• bentunder

    The success of a field as esoteric as classical music is dependent on a class of people wealthy enough to have the leisure and training to appreciate it.

    Most of us get some ‘training’ through exposure in popular media, enough to recognize and be moved by highlights. Real appreciation for a full length work by Bach, Beethoven, Wagner, Mahler, etc takes a commitment of time (hours and years) that the vast majority of us will never have the luxury to make.

    I have a performance degree from a music conservatory and don’t take the time for works of any length anymore. How could expect anyone else to?

    If you want to be a classical musician, become independently wealthy first. That way, you can do what you want, and you’ll be able to relate to your audience.

  • Jim.

    You mention Russia’s musical tradition — musicians in this country would do well to remember it.

    Lesson one: There’s no shame in a day job.

    Nor will a day job prevent you from writing or performing some of the most beautiful music ever written.

    Rimsky-Korsakov was a naval officer. Borodin was a talented biochemist. Cesar Cui was a military engineer. Mussorgsky was a lousy drunk, and that never did him any good.

    Lesson two: Just make the music.

    Music can never be a vocation for more than a very, very few. It should be an avocation for far more than it is.

    From 7-13 August 2000, audiences in Hong Kong welcomed the Moscow Philharmonic orchestra. The performances received very good reviews. But on the nitpicky side, the erstwhile satisfied concertgoers complained when they found out the performers were not in fact the Moscow Philharmonic.

    Just make the music. And if you need bread, bake it for yourself.

  • Corlyss

    I remember the same complaint uttered in 1978. Music schools and departments were graduating tens of thousands of students into an economy that could accommodate only a few thousand. The speaker declared that for every vacancy in an orchestra there were 100 applicants, all of whom were very good. Since then, many regional orchestras popped up. And not coincidentally, the number of music school grads expanded too. What is really missing is an Esterhazy family, i.e., a wealthy patron who can afford the cost of maintaining an orchestra and a composer. Ain’t coming back. Those days are gone forever.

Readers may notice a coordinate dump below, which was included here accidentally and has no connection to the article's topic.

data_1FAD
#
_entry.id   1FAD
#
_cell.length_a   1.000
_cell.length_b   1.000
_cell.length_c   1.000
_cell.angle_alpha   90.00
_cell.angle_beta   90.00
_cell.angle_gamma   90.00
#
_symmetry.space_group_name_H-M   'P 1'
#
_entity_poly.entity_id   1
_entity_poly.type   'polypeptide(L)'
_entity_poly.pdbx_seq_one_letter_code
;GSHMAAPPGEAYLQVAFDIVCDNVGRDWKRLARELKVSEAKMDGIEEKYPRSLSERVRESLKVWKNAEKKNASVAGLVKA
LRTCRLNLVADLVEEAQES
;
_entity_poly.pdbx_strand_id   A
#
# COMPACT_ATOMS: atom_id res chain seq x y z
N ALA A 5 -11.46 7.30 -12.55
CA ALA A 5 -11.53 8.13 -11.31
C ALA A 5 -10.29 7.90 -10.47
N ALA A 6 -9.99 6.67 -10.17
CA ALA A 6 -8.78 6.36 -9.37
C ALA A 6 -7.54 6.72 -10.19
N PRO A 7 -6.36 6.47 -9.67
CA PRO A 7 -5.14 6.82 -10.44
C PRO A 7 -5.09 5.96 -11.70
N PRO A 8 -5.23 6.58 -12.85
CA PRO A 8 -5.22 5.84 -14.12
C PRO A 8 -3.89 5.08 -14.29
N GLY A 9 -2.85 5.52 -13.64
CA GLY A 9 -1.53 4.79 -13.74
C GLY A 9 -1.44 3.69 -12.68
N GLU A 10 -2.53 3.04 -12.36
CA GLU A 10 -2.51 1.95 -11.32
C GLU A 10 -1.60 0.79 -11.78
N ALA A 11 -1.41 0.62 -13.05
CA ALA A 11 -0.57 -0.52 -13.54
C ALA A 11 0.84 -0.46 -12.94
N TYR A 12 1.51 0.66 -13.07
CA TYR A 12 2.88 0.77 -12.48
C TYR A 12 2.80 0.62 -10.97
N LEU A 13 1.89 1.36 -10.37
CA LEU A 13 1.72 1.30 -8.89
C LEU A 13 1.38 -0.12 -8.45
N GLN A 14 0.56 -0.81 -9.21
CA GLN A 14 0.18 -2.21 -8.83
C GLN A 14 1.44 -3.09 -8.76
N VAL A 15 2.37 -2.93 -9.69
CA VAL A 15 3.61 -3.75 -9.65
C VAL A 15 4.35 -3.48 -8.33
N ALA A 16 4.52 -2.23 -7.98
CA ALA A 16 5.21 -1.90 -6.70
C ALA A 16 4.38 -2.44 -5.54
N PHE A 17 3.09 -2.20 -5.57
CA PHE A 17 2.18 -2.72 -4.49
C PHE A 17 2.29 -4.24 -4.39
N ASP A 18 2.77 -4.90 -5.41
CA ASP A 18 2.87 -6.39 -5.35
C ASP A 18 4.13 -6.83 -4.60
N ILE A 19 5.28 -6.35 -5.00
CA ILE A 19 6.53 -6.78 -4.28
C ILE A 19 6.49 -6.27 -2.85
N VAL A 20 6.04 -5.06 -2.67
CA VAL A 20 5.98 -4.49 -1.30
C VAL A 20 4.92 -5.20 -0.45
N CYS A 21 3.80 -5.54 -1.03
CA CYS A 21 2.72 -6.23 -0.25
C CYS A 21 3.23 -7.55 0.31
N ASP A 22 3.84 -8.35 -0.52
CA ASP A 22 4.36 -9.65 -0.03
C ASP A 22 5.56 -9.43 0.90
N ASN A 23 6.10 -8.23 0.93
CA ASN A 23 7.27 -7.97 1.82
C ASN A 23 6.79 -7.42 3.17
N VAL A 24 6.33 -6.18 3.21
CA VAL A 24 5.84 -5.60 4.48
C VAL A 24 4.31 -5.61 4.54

• Marion Kee

    As a near-lifelong musician, in my senior year of high school I had a choice to plan to pursue a professional music career or to leave music as an avocation and focus my college years on math, languages and history–important areas where my available prior education had been lacking.

    While I was pondering my options, one of my longtime friends, a promising pianist (and vocalist as well) was in a car accident where the steering wheel shattered in her hands. Her tendons and some bones in both hands had to be reconstructed. After studying piano since kindergarten, sometimes to the exclusion of other academic areas, she would never be able to have a performance career.

    My gut made the choice when I heard about her situation. I focused on straight academic areas in college rather than in fine arts. When opportunity presented, I also went on pursuing my semiprofessional music career on the side.

    That was all more than 30 years ago. I’m still making music on the side. I’m not picky about getting paid; I don’t have to be. I am picky about playing with people I can learn from, and with. My day job for a long time was a career in computer science, but I’ve done a lot of things to pay the bills. Day jobs are bread and butter. Music is jam.